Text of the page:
All this comes as the Eastern Cape ANC is still slowly recovering from the effects of the breakaway of COPE in 2008 following Mbeki's defeat at Polokwane. According to Zandisile Qupe, ANC regional secretary for the Nelson Mandela metro, "When COPE was formed, the ANC in the metro lost its entire top leadership and had to start from scratch. In 2008 it was left with 10,000 members and now four years later we have got it back to 24,000 members."


COPE, however, has functioned poorly as an opposition party, and lost votes during the last municipal elections. The opposition Democratic Alliance (DA) is taking renewed hope from COPE's retreat and the ANC's in-fighting. The provincial assembly in the former Ciskei capital of Bhisho has 63 seats, of which the ANC has 44, COPE has nine and the DA just six.

But provincial DA leader Bobby Stevenson remains optimistic. "The DA won 40% of the vote in the last Nelson Mandela Bay municipal elections, and we are convinced we can win it next time round. We have gone from six councillors DA leader Bobby Stevenson to 16 in the old Transkei during the last local elections and went from 100 to 178 councillors province-wide."

Stevenson claims voters are tired of what he calls the ANC's "hand-outs" approach, and that they recognise the failure of the party's cadre-deployment policy to ensure that the right people are in the right jobs in Eastern Cape government. "I am confident we can take the province. Maybe not in 2014, but certainly in 2019."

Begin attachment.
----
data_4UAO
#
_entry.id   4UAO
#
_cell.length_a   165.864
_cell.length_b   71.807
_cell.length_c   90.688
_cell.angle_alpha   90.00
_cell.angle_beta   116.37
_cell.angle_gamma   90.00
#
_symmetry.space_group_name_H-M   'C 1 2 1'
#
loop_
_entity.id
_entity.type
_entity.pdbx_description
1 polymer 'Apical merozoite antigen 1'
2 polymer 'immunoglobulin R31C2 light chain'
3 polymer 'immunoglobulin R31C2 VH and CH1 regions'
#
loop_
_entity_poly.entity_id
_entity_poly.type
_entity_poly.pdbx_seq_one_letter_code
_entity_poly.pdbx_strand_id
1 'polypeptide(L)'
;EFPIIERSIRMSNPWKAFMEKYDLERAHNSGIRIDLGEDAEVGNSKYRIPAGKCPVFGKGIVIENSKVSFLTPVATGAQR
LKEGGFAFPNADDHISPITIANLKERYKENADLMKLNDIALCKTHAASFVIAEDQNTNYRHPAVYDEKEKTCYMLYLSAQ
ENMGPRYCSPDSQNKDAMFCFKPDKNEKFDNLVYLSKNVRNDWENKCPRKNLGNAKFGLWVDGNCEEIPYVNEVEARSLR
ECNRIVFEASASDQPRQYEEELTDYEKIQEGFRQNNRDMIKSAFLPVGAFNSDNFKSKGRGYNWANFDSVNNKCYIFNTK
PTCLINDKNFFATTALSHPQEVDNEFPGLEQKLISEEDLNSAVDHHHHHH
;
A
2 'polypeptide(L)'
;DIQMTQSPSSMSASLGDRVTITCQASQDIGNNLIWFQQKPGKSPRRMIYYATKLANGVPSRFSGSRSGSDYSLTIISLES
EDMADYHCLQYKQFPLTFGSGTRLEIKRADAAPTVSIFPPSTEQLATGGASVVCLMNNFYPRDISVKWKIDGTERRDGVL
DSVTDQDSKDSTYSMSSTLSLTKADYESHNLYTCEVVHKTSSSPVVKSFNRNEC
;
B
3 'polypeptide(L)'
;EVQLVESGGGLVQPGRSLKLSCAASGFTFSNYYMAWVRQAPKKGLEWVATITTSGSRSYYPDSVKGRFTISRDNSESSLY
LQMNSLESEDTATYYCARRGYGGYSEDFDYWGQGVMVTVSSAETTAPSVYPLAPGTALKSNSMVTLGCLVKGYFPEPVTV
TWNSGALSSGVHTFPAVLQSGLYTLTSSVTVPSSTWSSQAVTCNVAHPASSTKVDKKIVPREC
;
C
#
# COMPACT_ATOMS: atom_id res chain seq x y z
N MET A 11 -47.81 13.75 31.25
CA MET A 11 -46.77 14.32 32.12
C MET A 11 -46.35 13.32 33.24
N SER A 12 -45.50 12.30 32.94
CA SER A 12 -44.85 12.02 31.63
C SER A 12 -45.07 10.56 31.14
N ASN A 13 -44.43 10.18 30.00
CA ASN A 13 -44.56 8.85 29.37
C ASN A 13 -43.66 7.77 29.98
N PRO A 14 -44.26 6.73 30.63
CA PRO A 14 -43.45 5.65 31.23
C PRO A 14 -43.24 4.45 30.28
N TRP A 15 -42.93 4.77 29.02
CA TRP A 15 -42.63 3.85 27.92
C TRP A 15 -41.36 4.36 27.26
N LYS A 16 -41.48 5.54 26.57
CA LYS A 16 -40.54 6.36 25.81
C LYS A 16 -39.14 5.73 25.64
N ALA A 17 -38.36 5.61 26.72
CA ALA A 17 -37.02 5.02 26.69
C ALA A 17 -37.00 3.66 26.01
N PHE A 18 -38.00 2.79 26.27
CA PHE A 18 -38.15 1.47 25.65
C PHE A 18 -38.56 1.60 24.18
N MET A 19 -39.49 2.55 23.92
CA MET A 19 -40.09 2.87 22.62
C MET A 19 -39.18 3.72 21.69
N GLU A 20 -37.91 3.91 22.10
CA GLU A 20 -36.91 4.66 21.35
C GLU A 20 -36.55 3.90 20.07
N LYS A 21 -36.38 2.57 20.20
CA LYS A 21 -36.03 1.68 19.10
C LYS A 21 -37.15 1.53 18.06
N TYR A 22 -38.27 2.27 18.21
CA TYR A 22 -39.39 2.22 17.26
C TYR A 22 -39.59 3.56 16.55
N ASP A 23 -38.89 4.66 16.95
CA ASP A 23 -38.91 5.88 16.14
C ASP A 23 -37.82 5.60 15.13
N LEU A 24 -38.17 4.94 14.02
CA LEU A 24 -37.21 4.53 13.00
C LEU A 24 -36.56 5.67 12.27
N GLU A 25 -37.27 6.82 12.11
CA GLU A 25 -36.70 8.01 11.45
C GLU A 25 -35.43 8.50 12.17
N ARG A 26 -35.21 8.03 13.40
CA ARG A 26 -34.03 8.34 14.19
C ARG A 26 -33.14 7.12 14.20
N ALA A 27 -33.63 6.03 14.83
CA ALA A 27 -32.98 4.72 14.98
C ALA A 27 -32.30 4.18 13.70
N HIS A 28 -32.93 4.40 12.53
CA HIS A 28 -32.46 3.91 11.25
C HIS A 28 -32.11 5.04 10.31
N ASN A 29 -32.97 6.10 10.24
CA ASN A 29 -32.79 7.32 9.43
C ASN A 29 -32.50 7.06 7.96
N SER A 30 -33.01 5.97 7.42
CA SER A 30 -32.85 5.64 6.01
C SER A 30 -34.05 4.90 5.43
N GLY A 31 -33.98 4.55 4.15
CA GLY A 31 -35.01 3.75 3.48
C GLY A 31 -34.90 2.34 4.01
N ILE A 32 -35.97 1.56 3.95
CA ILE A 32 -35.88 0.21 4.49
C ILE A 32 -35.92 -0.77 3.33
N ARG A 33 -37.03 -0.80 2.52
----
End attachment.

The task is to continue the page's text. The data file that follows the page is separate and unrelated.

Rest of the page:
He believes a large percentage of that vote will come from younger Xhosa speakers. With the party polling just 225,000 votes in the Eastern Cape in the last general election in 2009 compared with the ANC's 1.5m, there is much work ahead.

Zuma has deployed heavyweight politicians such as Secretary General Gwede Mantashe to the province and other senior officials have presided over visits to "donate" cattle and tractors as the Mangaung conference nears.

With ANC delegates in KwaZulu-Natal unanimously behind Zuma, his strategists calculate that if they get just half of the Eastern Cape delegates' vote they would still be set for victory.

With the loss of four regions in the province that forecast might now be questionable. Add to that a growing mood of scepticism over Zuma's leadership, doubts about the government's ability to deal with unemployment and worsening social divisions, and it seems the ANC leadership battle has been thrown wide open again●

Subscriptions Digital EditionSubscriptions PrintEdition










Music & Film



Keep up to date with the latest from our network :


Connect with us